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For a positive integer $n$, a derangement of $\{1,\ldots,n\}$ is a permutation $\tau$ of $\{1,\ldots,n\}$ with $\tau(j)\not=j$ for all $j=1,\ldots,n$. For convenience, we let $D(n)$ denote the set of all derangements of $\{1,\ldots,n\}$.

I have the following conjecture on identities involving both derangements and roots of unity.

Conjecture. Let $n>1$ be an integer and let $\zeta$ be a primitive $n$-th root of unity.

(i) If $n$ is even, then $$\sum_{\tau\in D(n)}\prod_{j=1}^n\frac1{1-\zeta^{j-\tau(j)}}=\frac{((n-1)!!)^2}{2^n}.\tag{1}$$ If $n$ is odd, then $$\sum_{\tau\in D(n-1)}\prod_{j=1}^{n-1}\frac1{1-\zeta^{j-\tau(j)}}=\frac1n\left(\frac{n-1}2!\right)^2.\tag{2}$$

(ii) If $n$ is even, then $$\sum_{\tau\in D(n)}\mathrm{sign}(\tau)\prod_{j=1}^n\frac1{1-\zeta^{j-\tau(j)}}=(-1)^{n/2}\frac{((n-1)!!)^2}{2^n}.\tag{3}$$ If $n$ is odd, then $$\sum_{\tau\in D(n-1)}\mathrm{sign}(\tau)\prod_{j=1}^{n-1}\frac1{1-\zeta^{j-\tau(j)}}=\frac{(-1)^{(n-1)/2}}n\left(\frac{n-1}2!\right)^2.\tag{4}$$

My numerical computation suggests that the conjecture should be true. The first assertion in part (i) of the conjecture appeared in my recent preprint available from arXiv:2108.07723. Part (ii) of the conjecture involves determinants, hence it might be not so difficult.

QUESTION. How to prove the above conjecture? Any ideas?

Your comments are welcome!

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  • $\begingroup$ I know that there is a closed formula for $\det[\frac1{x_j-y_k}]_{1\le j,k\le n}$ due to Cauchy. $\endgroup$ Sep 2, 2021 at 10:11
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    $\begingroup$ I have just proved $(3)$ by making use of a known result of Calogero and Perelomov on eigenvalues. $\endgroup$ Sep 4, 2021 at 7:52
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    $\begingroup$ $(1)$, $(2)$ and $(4)$ have just been proved by Prof. Xuejun Guo and his three PhD students, see arxiv.org/abs/2206.02592 . $\endgroup$ Jun 7 at 5:18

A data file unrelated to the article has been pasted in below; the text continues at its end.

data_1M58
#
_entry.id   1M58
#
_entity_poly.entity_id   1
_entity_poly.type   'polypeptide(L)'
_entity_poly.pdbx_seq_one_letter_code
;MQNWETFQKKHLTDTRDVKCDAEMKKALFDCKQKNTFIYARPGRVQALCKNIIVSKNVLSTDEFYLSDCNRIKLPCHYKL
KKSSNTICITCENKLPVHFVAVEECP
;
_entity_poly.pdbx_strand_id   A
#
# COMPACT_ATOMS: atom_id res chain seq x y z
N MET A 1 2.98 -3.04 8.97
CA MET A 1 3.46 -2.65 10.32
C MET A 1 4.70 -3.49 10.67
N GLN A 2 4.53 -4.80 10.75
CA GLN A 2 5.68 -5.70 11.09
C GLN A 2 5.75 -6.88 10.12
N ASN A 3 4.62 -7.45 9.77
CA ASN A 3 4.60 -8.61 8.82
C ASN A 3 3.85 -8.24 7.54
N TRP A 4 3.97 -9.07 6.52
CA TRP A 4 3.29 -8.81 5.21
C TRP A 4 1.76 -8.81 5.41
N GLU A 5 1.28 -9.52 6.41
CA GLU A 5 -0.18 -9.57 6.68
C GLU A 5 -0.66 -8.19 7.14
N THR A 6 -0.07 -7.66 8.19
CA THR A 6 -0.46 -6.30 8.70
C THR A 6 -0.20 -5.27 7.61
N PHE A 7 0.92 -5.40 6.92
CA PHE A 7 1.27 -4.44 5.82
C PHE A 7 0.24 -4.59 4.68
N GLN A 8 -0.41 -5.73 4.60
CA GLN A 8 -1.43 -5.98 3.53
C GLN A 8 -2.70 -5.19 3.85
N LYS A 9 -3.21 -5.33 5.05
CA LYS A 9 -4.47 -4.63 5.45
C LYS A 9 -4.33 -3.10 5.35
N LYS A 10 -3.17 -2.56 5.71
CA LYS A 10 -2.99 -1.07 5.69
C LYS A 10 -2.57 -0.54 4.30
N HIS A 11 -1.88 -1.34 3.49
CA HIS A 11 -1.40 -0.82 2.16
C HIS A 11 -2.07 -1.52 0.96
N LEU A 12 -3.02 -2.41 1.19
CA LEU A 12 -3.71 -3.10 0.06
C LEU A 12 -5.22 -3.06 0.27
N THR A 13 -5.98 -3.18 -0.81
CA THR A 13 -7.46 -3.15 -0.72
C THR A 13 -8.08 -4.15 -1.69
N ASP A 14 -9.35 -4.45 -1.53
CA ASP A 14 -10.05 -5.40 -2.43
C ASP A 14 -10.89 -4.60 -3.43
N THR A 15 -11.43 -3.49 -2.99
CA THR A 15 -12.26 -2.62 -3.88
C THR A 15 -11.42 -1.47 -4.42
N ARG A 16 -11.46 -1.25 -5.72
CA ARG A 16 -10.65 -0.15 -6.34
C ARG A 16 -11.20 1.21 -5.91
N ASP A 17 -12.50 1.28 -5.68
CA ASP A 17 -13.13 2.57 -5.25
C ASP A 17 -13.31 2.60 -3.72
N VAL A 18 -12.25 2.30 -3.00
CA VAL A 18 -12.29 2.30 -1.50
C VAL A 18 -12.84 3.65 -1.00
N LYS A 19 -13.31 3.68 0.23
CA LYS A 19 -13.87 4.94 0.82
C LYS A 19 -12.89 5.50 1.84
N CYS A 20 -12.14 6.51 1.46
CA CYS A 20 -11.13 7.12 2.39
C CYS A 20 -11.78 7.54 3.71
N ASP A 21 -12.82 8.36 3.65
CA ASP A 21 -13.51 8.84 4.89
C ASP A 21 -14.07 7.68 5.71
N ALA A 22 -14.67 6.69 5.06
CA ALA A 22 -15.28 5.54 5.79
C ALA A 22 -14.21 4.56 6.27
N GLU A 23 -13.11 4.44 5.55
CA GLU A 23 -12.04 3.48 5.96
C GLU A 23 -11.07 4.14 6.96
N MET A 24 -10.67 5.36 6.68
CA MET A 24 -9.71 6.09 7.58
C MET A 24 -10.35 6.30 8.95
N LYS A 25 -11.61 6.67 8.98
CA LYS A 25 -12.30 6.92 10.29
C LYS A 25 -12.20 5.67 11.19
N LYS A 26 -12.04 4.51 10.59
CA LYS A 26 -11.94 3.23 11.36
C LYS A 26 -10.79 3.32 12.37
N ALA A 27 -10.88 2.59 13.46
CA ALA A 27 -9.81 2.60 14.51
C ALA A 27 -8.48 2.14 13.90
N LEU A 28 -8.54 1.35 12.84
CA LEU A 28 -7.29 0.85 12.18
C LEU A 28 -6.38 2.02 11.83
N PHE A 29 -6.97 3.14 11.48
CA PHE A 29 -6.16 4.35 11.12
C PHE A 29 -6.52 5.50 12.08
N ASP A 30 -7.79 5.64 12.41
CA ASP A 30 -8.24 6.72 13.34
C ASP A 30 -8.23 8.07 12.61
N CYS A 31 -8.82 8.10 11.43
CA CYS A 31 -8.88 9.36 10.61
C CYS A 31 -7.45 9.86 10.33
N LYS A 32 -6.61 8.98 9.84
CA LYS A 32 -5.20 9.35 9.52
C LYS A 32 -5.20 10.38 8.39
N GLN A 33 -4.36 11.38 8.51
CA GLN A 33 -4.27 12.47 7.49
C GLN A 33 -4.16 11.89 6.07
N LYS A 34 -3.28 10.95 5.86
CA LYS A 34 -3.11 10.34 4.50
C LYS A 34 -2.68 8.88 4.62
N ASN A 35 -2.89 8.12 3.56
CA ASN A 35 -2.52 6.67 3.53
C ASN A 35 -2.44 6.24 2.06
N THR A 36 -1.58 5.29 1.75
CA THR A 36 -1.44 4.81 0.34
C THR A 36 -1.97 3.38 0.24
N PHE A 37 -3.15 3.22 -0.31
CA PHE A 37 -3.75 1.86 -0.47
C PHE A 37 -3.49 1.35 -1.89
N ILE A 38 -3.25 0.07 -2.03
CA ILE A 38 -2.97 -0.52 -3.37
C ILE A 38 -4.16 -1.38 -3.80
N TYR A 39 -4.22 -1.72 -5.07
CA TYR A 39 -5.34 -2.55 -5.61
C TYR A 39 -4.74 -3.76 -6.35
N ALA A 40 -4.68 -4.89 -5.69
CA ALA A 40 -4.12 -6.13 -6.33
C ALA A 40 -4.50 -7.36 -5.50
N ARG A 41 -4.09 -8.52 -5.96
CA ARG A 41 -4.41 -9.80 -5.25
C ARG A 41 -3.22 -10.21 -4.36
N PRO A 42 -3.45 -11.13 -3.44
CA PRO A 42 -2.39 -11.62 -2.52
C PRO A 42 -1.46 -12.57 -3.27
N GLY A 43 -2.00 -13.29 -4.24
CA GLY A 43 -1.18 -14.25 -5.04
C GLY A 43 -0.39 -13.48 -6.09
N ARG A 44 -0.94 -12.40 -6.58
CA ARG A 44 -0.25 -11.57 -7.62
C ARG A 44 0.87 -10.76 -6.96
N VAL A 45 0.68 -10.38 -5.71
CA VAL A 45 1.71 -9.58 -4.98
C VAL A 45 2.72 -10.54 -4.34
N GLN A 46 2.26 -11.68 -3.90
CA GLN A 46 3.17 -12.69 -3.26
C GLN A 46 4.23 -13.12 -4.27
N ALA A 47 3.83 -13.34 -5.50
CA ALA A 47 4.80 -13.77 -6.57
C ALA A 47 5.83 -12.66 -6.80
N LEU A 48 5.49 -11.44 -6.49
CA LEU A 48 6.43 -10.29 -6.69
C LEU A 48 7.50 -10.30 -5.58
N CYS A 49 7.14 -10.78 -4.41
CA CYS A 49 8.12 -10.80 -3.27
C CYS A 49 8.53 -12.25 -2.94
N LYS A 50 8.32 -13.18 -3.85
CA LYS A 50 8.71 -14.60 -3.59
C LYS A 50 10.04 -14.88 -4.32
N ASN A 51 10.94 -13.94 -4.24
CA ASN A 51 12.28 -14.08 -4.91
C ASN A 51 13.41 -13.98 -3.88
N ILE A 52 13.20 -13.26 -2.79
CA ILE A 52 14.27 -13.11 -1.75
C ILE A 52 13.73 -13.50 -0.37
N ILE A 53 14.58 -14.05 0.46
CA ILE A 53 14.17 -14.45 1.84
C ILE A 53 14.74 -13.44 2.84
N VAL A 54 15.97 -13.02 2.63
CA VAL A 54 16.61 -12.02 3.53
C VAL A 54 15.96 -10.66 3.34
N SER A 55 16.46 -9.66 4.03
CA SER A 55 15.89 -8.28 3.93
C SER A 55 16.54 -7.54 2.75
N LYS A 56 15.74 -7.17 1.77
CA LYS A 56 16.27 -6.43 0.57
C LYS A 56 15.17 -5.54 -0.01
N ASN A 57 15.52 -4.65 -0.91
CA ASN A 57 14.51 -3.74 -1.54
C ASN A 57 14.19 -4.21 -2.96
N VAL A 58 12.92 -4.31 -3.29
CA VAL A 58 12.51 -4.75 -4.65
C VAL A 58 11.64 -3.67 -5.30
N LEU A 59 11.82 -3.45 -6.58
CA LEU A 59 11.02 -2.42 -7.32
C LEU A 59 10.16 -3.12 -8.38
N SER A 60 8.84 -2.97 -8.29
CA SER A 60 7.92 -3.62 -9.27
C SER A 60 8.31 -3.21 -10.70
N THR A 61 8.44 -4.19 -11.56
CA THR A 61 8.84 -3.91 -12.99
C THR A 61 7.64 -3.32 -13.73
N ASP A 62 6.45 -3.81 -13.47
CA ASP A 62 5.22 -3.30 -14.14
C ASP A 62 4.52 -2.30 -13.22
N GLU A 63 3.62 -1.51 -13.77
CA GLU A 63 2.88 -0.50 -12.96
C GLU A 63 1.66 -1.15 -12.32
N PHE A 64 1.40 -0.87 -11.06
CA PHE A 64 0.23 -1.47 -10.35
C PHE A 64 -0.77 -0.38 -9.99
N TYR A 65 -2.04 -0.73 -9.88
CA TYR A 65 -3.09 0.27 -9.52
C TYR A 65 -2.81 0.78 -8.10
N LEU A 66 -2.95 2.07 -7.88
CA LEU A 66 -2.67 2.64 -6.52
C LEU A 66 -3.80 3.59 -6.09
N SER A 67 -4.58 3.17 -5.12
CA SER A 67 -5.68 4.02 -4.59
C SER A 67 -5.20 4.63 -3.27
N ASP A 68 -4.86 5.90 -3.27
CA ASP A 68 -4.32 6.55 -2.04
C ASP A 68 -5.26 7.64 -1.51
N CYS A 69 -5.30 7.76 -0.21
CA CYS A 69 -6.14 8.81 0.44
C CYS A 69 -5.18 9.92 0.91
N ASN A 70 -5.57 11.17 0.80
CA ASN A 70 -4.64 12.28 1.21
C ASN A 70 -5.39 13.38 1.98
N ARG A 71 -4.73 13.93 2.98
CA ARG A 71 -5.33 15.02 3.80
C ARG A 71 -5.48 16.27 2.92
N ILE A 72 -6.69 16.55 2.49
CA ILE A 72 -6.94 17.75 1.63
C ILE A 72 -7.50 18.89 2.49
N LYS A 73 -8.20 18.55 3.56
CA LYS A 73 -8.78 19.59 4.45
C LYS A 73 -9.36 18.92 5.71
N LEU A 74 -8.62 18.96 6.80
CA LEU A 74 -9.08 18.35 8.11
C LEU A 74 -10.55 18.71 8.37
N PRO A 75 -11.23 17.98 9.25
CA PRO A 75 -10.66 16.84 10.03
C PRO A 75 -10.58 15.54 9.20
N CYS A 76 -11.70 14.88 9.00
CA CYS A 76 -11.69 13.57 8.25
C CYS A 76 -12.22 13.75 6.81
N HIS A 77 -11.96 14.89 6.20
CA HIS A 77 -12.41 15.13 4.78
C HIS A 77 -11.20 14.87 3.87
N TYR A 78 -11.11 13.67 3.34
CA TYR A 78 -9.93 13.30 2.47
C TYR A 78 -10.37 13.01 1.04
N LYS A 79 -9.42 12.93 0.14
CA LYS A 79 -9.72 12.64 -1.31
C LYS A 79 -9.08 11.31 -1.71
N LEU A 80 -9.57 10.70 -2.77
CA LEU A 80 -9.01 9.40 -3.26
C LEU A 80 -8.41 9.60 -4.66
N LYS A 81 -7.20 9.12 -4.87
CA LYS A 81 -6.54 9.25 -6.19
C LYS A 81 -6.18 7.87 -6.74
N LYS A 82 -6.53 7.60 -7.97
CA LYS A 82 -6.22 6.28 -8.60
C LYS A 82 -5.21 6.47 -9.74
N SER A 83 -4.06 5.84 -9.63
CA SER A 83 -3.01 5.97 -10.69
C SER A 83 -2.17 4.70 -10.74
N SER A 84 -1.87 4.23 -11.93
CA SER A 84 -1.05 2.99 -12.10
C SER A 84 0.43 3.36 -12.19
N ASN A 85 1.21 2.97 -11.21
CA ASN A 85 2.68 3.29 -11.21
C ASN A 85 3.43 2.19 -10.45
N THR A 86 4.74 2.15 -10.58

• $\begingroup$ Apologies for my silly question, I'm still at the beginning of my journey, but shouldn't the odd and even cases evaluate to the same value if you replace "n" by "n-1" in the right hand side of (2) ? Since the calculation we do for the odd case is exactly the calculation for the even case of the number one less than n? So if you name the sum/product S(n) then S(5) should equal S(4) for example? Or what am I missing? $\endgroup$
    – Carlyle
    Jul 12 at 15:20

1 Answer 1

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My idea is to define a $(n-1)\times(n-1)$ Hermitian matrix with diagonal elements equal to zero and off-diagonal elements $a_{ij}= 1/(1-x_{i-j})$, where $x_k=\zeta^k$. So the left-hand side of (4) is equal to $\det(A)$. Multiply $A$ from right by a $(n-1)\times(n-1)$ diagonal matrix $b_{ii}=(1-x_{is})$ for any fixed $s\in\{-(n-1)/2,\ldots,-1,1,(n-1)/2\}$. We can show the resulting matrix $C_s$ has an eigenvalue $s$ with eigenvector whose $j$-th element is equal to $x_{j((n-1)/2-s)}$. The difficulty is to show such an eigenvalue of $C_s$ is also an eigenvalue of $C_1$ for all s, even though numerical evaluation has suggested it. Prof. Fedor Petrov has a very elegant proof of this. See here.

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    $\begingroup$ As it’s currently written, your answer is unclear. Please edit to add additional details that will help others understand how this addresses the question asked. You can find more information on how to write good answers in the help center. $\endgroup$
    – Community Bot
    Jun 1 at 4:32
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    $\begingroup$ "the Hermitian matrix" - what Hermitian matrix? And why is there a $j$ in your formula as a lower index? What is it doing there? Please edit your post and clarify it, otherwise it is at risk of being deleted. $\endgroup$
    – Alex M.
    Jun 1 at 10:39
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    $\begingroup$ $(1)$, $(2)$ and $(4)$ have just proved by Prof. Xuejun Guo and his three PhDstudents, $\endgroup$ Jun 7 at 5:17
  • $\begingroup$ Thanks for the beautiful proofs of such problems by Prof. Guo and Prof. Sun. My strategy implies a conjecture about the integer eigenvalues of a related class of matrices. For more details, please see: mathoverflow.net/questions/424138/… $\endgroup$
    – KLiu
    Jun 7 at 6:22

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